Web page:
(Photo Manipulation by Nathan Rubin)

Sampha’s sophomore album “Lahai” offers a transcendent musical experience, and while it may not be thematically consistent, it is a praiseworthy blend of R&B and soul. Released on Oct. 20, the album follows the R&B singer’s critically acclaimed “Process” (2017). Despite his short discography, Sampha began releasing music in 2010.

Born in London to Sierra-Leonian parents, the singer titled the album after his middle name, hinting at the themes of introspection within the project. His smooth vocals and dreamy production create an ethereal, nostalgic experience throughout the album’s 14 songs and 41-minute runtime.

“Lahai” invites the listener to drift off into a comfortable haze. While initially pleasant, the similarity between songs causes the album to fade into the background at times. Pace change, interludes and different instrumentation do provide a semblance of variety within the project, but ultimately Sampha fails to give each song a distinct sound of its own. Furthermore, the lyrics are nearly lifeless. While Sampha approaches themes of regret, relationships and ambition, he settles for abstraction rather than pursuing these thematic elements on a more personal level.

Sampha devotes most of his attention toward abstract ideas, using vague phrases such as “recollecting moments” and “chronic trauma discovering” without taking the time to delve into the meaning or history behind the words. He makes almost no attempt to create specific images for the listener, seemingly relying on his production and the album’s overall sound quality to conjure them for him.

“Lahai” contains genuinely intriguing ideas related to self-realization, change and a search for purpose, and these themes could have proved profound if fleshed out. While the meaning behind his words may fall flat, Sampha does an excellent job of manipulating lyrics to provide cohesion in each song’s sonic texture. Through changes of pace, tone and emphasis, Sampha manages to create memorable lyrical moments despite an absence of relatable sentiment. For example, quirky syllable stresses in “Only” and rhythmic repetition of the title in “Can’t Go Back” supply an interesting lyrical quality.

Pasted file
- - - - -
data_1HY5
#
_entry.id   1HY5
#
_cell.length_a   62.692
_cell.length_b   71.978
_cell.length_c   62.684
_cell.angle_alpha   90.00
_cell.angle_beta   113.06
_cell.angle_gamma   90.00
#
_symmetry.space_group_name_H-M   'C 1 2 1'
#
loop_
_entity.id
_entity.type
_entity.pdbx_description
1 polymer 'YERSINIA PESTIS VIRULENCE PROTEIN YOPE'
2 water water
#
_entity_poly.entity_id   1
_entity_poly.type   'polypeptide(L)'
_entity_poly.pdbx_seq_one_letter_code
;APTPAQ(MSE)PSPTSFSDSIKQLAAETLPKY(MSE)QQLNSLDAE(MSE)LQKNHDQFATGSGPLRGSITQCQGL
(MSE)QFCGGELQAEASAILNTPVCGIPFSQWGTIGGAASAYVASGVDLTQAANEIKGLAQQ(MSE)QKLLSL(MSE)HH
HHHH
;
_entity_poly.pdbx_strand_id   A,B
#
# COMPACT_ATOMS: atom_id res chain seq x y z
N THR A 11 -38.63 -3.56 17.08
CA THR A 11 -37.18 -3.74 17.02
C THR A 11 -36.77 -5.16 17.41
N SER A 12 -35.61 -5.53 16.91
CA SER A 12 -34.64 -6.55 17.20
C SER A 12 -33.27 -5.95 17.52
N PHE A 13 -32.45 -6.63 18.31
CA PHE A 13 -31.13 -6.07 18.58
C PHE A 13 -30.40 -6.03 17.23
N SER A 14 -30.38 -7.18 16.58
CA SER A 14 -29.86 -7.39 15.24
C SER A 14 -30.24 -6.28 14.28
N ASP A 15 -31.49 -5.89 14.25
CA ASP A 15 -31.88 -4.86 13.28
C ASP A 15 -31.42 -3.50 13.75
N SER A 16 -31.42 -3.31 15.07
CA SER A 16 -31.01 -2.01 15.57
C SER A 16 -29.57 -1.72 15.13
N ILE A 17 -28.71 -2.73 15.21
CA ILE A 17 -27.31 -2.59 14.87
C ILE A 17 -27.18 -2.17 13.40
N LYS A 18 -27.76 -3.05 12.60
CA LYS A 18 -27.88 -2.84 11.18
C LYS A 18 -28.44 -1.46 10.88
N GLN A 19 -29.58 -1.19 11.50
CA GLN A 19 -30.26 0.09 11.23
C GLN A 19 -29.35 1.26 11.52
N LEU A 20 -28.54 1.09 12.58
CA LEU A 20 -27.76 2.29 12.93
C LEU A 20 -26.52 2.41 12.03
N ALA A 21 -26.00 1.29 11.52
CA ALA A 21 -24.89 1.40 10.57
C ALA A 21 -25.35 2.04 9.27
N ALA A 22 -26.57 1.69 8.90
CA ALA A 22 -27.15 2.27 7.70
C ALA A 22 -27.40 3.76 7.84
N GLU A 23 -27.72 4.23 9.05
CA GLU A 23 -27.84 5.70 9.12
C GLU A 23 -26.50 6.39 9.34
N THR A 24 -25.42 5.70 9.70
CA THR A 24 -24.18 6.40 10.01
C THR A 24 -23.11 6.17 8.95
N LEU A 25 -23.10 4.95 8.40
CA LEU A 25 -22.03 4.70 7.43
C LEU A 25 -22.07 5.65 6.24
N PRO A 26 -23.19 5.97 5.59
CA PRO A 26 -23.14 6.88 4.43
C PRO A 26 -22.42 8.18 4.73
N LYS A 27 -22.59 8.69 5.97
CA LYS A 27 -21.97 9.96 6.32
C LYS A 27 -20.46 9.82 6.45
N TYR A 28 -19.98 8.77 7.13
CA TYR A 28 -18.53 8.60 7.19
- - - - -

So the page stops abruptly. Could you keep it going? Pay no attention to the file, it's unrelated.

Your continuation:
Although the album’s lyrics lack specificity, Sampha’s vocals are earnest enough to provide some meaning to otherwise bland words. His vocal ability shines throughout “Lahai,” and Sampha does an excellent job varying his sonic execution. On some songs, he delivers quick, consecutive clusters of verse that build strong rhythm, while on more mellow tracks, he allows the depth of his voice to shine. On “Spirit 2.0,” string instruments softly mimic Sampha’s inspired vocal performance, while on “Dancing Circles,” somber piano chords deepen his quickened delivery.

Sampha opts for clean and atmospheric production that complements, rather than directs, his own performances. He relies heavily on staccato rhythms and bouncy electronic beats, which texture his gentle vocal performances with sprightly energy. Throughout “Lahai,” Sampha maintains a lively-yet-thoughtful sound that pairs well with his lyrics’ optimistic nostalgia. The instrumentals are simple but tasteful, highlighting Sampha’s voice and imbuing the project with a peaceful, eclectic style.

Jonathan L. Seagull” is a standout track on “Lahai.” Titled after a novella written by author Richard Bach in 1970, Sampha reflects on a previous relationship that still affects him deeply. This is the closest the album comes to crafting specific, meaningful imagery, as Sampha laments the alternate paths he and his ex-partner have taken after sharing profound experiences together, asking the listener, “How high can a bird ever fly?”

Though at times, “Lahai” feels formulaic — the imagery, instrumentals and vocals become repetitive — Sampha manages to construct a blissful and compelling project that highlights his strengths. Invigorating production that is almost perfectly fitted to Sampha’s voice provides enough color to disguise the flat lyricism and underwhelming variety that plague the project. “Lahai,” while far from groundbreaking, is a consistent, sonically impressive album that does just enough to keep the listener engaged.

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